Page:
Violence Rocks East Timor City
Associated Press January 10, 200-0
Gang Violence Rocks East Timor City
By HEATHER PATERSON
BAUCAU, East Timor (AP) - Gang warfare has broken out in East Timor's second-largest city, posing a challenge to U.N. authority, officials said Tuesday.
For two weeks, gangs of youths have fought pitched battles for control of the streets in Baucau, 70 miles west of the capital, Dili, said Sergey Lashin, chief of the U.N. police force in East Timor. Several people have been injured, Lashin said.
He said one of the gangs had links to the pro-Indonesia movement.
Indonesia invaded East Timor, a former Portuguese colony, in 1975 and ruled it for 24 years. The overwhelming vote for independence in a U.N.-supervised referendum last year touched of a violent rampage of killing, looting and house-burning by Indonesian troops and their militia proxies.
Officials of the U.N. Transitional Administration in East Timor, which is preparing the territory for self-government, fear the latest gang clashes could lead to widespread criminal violence.
Other U.N. missions around the world have faced similar outbreaks in strife-ridden regions. An explosion of crime in Kosovo has led to hundreds of deaths since the world body took control six months ago.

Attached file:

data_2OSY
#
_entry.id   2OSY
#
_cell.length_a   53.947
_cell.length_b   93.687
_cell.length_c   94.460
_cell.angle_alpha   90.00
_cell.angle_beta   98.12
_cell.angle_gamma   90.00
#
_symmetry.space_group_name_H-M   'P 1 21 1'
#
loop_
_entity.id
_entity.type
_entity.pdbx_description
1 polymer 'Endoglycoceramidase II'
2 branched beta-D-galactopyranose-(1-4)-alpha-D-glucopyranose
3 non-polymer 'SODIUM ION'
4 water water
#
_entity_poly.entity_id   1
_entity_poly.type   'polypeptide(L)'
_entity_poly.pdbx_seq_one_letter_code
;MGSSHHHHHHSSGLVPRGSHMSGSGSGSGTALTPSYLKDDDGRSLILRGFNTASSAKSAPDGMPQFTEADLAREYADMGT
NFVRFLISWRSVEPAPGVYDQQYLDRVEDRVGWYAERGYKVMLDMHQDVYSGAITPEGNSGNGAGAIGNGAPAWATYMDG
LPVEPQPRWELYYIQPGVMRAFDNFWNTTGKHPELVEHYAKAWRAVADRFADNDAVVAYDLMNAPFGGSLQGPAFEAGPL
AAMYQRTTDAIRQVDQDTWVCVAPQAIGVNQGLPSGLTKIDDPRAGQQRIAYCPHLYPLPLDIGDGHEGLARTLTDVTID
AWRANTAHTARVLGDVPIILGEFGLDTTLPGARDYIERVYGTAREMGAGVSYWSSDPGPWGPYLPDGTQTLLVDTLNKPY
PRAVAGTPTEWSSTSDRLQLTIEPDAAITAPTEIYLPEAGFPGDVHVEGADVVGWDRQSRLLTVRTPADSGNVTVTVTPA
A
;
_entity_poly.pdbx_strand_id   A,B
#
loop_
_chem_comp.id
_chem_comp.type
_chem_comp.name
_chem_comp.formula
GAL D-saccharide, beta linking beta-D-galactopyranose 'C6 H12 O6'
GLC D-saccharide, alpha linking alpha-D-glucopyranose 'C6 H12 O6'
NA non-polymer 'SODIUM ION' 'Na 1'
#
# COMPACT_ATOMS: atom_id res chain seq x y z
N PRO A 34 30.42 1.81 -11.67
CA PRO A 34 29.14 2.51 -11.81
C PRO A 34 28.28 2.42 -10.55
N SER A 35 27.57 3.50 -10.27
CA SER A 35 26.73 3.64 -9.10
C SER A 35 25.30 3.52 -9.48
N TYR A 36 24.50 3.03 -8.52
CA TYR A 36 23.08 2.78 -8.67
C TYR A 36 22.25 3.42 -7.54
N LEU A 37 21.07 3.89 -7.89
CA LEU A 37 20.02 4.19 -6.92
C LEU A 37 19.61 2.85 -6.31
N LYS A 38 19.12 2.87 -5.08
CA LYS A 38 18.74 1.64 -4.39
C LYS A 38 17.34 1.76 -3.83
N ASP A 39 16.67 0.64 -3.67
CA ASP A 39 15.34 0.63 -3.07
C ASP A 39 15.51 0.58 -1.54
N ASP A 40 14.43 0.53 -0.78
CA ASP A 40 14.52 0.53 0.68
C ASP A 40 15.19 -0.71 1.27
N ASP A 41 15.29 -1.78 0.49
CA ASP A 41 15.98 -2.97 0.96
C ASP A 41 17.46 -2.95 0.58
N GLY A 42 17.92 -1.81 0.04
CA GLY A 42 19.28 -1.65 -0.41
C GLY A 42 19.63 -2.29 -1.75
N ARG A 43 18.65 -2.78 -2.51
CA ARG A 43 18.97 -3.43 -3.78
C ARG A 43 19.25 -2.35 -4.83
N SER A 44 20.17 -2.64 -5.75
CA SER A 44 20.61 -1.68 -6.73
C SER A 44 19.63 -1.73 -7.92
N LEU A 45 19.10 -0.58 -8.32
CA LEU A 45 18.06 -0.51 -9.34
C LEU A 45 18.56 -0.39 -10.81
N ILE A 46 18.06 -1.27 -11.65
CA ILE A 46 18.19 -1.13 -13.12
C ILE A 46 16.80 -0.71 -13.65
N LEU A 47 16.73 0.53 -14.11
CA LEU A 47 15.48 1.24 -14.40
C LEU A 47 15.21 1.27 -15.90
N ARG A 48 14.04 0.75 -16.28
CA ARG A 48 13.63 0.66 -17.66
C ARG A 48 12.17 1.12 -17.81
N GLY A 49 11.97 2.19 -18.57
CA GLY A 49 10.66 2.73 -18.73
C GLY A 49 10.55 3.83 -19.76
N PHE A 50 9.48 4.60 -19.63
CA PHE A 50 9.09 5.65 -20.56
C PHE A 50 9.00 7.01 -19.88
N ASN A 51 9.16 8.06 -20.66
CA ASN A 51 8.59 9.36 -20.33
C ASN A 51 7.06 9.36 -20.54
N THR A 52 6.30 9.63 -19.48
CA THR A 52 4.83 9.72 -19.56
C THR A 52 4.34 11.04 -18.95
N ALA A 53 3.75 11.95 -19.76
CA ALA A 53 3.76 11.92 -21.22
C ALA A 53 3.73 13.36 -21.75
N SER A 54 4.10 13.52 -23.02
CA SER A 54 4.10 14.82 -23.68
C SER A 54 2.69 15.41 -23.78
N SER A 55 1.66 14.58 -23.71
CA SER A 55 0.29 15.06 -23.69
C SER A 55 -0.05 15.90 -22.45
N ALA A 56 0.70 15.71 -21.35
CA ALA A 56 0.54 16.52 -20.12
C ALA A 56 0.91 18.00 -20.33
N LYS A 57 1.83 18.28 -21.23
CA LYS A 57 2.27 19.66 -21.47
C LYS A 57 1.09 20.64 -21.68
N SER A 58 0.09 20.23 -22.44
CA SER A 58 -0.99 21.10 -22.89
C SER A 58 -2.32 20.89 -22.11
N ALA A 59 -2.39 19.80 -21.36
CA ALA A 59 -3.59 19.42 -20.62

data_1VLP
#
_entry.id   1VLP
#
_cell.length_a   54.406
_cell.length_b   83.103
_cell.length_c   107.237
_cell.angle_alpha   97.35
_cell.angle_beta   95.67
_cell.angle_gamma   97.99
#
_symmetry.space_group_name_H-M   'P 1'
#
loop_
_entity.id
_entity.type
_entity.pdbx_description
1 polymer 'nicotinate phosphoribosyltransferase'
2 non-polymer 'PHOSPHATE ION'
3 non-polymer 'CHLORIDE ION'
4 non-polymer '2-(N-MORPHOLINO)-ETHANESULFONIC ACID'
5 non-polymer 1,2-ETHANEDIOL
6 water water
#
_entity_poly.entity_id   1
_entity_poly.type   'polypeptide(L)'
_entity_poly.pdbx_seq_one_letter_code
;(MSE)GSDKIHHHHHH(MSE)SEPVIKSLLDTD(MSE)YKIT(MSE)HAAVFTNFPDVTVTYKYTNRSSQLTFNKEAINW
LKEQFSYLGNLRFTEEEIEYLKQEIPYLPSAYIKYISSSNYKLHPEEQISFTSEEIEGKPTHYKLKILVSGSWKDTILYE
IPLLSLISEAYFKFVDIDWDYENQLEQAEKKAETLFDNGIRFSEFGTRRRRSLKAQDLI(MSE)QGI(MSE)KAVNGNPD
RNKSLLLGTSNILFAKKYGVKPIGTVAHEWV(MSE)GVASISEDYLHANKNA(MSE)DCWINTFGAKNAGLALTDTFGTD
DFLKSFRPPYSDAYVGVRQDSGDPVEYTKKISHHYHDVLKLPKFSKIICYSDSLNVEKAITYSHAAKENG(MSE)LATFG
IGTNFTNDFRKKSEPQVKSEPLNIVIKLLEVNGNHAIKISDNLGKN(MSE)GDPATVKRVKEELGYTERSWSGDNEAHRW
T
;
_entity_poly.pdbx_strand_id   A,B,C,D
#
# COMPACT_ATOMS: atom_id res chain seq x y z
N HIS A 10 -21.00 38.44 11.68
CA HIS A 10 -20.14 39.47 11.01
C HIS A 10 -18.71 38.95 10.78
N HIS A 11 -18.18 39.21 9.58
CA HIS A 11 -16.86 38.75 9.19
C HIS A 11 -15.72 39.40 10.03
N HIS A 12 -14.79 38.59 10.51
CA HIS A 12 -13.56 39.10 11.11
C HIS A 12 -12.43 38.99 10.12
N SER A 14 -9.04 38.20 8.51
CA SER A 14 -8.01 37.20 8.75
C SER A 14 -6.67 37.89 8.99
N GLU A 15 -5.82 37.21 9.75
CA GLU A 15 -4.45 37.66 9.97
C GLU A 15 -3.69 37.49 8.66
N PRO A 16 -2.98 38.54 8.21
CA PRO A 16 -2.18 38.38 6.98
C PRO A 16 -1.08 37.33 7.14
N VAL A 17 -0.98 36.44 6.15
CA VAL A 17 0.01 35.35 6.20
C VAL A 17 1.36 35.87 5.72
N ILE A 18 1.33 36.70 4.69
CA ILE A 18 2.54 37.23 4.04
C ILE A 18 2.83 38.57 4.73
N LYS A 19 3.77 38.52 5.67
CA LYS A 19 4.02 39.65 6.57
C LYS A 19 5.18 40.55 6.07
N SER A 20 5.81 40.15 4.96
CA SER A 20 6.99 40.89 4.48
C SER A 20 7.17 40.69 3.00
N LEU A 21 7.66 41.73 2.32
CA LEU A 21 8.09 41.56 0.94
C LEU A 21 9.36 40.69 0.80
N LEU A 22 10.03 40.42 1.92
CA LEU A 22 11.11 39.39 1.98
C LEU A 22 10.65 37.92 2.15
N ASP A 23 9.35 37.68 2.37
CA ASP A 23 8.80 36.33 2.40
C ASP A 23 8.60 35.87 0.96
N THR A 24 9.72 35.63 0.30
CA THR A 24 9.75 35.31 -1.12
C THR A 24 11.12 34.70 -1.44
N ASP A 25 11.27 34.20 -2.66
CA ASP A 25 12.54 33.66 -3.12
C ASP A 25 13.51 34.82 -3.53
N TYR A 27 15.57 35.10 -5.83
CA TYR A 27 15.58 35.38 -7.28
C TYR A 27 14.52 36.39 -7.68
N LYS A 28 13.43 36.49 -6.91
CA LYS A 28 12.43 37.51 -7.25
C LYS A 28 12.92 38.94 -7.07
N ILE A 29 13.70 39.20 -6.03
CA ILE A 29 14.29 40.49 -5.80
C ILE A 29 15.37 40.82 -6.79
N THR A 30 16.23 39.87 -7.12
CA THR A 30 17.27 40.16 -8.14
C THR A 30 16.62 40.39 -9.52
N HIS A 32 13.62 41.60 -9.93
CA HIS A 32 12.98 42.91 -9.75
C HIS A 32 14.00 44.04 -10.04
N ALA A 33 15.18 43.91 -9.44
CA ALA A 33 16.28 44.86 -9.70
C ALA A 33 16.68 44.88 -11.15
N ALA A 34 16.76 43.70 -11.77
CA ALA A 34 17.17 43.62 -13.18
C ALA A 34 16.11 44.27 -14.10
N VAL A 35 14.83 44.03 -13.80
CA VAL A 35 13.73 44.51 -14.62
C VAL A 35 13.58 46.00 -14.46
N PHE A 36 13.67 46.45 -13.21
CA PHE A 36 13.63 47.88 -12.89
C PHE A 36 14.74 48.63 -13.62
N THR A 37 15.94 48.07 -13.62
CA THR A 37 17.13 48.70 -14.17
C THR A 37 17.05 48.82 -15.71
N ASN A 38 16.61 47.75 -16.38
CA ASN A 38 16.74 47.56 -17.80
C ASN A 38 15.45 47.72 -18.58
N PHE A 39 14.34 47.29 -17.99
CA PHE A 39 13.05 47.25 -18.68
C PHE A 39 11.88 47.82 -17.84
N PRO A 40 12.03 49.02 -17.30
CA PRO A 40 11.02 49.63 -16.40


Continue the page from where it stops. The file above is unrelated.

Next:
Baucau's bishop, Basilio de Nascimento, said it was imperative the U.N. put a stop to the violence immediately.
``I'm a little afraid that all these troubles are caused by the people who are in love with Indonesia,'' he said. ``We need to have law and order.''
Nevertheless, Nascimento said he expected the gang warfare would continue.
Sergio Vieira de Mello, who heads the U.N. mission, said political allegiances were not motivating the violence. Instead, he said, poverty and unemployment were leading people toward crime.
Many people in East Timor have found themselves jobless after the companies they once worked for were destroyed by Indonesian troops before they abandoned the territory.
Meanwhile, U.N. investigators began Tuesday to exhume two mass graves near the town of Labukoe, 40 miles west of Dili.
Authorities believe one grave contains seven bodies of people killed when pro-Indonesian militiamen allegedly massacred independence supporters on April 5 at a church in the northern town of Liquica, local political leaders said.
The other grave is said to contain the bodies of 11 victims, allegedly killed during an April 17 attack on the Dili home of independence campaigner Manuel Carrascalao.
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